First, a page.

Cisco aims to shrink energy costs with Connected Grid

Las Vegas – Imagine if the utility company in your area presented your company with a $2 million rebate cheque just for turning down the lights when they asked?

That’s exactly what happened to NetApp, a networking storage vendor, after using Cisco‘s (NASDAQ: CSCO) Network Building Mediator product. According to Sanket Amberkar, marketing manager, Smart Grid Solutions, for Cisco Systems utility companies in Canada and the U.S. provide incentives to users to shed loads.

Mediator is just one of several new products in Cisco’s Connected Grid portfolio, which was made available at the Cisco Live! Conference, held here. Connected Grid aims to help business and home owners better monitor, manage and cut down energy consumption.

New to the line up is Home Energy Management Solution which features the Home Energy Controller along with the Energy Management Services. This is Cisco’s first foray into home energy reduction products and Marthin De Beer, senior vice-president of emerging technologies for the company said Connected Grid is a vision for energy’s future. “This is cool and important for children and their future. The network will play a role in the management of energy.”

In addition to Cisco’s home energy products, Connected Grid will also encompass Smart Connected Buildings products. At the heart of this product line is Mediator 3.1 platform, which links many disparate building automation systems and protocols over the IP. This allows for better energy flow across buildings and networks.

Cisco said that the 20 mega cities of the world consume more than 75 per cent of the energy. Of that 75 per cent 40 of that is just in office buildings.

De Beer said that Cisco plans to work with utility companies and channel partners in hopes of creating an energy infrastructure that is end to end. The demand management tools that is a part of Connected Grid will enable not only carbon reduction but also a reliable stream of energy.

For NetApp (NASDAQ: NTAP), the Mediator enabled the company to integrate multiple building systems across areas such as heating, lighting and data centre operations. NetApp’s Dave Shroyer, senior controls engineer, said by using Connected Grid solutions in part with its utility’s incentive program, the company dropped 1.1 Megawatts of power in 20 minutes during demand response events.

Amberkar said that utilities want to do demand response activities such as sending signals to customer to shed loads in return for rebates.

“In Canada and the U.S. we have good sources of power, but we still have outages. If you can reduce the bulk and frequency of outages it would benefit the utility company because it would not have to pay penalties,” he said.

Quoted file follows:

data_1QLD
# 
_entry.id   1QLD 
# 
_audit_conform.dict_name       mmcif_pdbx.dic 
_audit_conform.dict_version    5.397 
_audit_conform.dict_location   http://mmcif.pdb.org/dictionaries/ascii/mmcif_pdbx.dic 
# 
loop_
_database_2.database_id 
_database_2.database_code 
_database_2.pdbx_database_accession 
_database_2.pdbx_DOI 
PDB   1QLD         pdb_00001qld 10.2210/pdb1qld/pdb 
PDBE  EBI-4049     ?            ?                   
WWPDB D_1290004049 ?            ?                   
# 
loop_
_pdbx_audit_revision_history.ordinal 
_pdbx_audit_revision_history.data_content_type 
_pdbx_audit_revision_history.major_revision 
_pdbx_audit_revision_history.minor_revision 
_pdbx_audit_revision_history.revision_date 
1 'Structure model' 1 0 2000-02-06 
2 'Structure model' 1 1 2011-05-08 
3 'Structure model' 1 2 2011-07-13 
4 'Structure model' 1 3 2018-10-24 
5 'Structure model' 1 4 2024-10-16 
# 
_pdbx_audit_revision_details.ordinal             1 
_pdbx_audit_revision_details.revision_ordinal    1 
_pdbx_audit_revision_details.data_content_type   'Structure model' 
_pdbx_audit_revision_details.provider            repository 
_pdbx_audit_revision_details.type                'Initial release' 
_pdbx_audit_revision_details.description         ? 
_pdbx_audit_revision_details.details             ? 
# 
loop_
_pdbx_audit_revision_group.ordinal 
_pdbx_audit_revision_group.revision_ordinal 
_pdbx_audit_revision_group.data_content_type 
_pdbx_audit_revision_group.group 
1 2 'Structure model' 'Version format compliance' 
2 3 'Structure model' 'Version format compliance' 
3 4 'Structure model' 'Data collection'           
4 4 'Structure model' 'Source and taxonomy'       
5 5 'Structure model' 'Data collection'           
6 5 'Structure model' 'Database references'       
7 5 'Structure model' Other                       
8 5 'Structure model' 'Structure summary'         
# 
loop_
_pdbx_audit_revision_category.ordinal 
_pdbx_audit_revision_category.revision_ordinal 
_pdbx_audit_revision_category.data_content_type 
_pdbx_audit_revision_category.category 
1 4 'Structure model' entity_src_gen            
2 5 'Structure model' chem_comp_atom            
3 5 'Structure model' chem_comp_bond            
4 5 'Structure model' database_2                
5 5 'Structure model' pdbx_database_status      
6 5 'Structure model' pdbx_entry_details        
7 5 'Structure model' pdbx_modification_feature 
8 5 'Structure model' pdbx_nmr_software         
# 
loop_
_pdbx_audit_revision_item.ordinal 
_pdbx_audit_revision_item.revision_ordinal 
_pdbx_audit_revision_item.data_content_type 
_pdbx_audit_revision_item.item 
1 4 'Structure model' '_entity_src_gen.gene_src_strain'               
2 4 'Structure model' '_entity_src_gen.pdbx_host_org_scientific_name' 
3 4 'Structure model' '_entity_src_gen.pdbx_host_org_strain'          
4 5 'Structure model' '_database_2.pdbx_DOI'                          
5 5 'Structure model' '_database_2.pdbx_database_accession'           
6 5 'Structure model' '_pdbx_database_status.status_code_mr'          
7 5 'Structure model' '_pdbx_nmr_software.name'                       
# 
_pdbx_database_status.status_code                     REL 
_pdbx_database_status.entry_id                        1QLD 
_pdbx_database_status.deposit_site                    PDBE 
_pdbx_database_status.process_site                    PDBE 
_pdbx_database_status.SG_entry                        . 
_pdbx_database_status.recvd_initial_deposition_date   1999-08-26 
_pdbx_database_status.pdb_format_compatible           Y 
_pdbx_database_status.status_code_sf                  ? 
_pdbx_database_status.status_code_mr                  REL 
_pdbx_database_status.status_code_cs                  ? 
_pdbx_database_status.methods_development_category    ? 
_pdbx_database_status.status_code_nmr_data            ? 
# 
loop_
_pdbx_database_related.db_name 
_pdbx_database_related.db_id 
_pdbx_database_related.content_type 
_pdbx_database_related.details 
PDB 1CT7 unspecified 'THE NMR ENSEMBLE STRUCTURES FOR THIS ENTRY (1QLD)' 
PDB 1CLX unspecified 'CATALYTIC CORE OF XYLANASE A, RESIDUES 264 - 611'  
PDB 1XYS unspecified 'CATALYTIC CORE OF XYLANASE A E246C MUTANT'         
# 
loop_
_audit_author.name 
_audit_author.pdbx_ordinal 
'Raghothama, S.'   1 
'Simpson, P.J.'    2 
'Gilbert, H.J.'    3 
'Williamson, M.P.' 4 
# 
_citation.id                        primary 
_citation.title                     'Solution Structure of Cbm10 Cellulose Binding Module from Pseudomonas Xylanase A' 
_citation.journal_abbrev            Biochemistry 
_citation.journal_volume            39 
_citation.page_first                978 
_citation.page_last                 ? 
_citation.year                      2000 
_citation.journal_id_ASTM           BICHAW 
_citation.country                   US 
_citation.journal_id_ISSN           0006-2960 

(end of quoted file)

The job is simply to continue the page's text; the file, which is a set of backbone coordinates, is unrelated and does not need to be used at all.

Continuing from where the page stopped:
Connected Grid brings intelligence into the utility network for substations to monitor equipment and devices like transformers for example. The network can bring back to central operations the monitoring information so that it can take corrective action in real time,” Amberkar said.

“It’s a form of preventative maintenance.”

Utility companies are struggling with power management. Many are dealing with maxed out capacity and the option for them is to build expensive power plants or buy power on the open market at 10 cents per kilowatt or higher depending on the demand.

“It will be cheaper to incent people to reduce their consumption and turn that power off for a couple of hours per day. And, in the NetApp example it pays for itself in a matter of months,” Amberkar said.

On the channel partner side, Steve Benvenuto, director of business development for Cisco, said the company is currently finding partners who work with utilities that sell into the IT department. “We need channel partners who have these kinds of business conversations and skills for substations. This is different and so we are recruiting partners who have knowledge of the business operations side with challenges such as refrigeration and heat,” he said.

Benvenuto added that he sees a big opportunity with partner to partner collaboration with Connected Grid solutions.

Follow me on Twitter: @PaoloCDN

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Paolo Del Nibletto
Paolo Del Nibletto
Former editor of Computer Dealer News, covering Canada's IT channel community.

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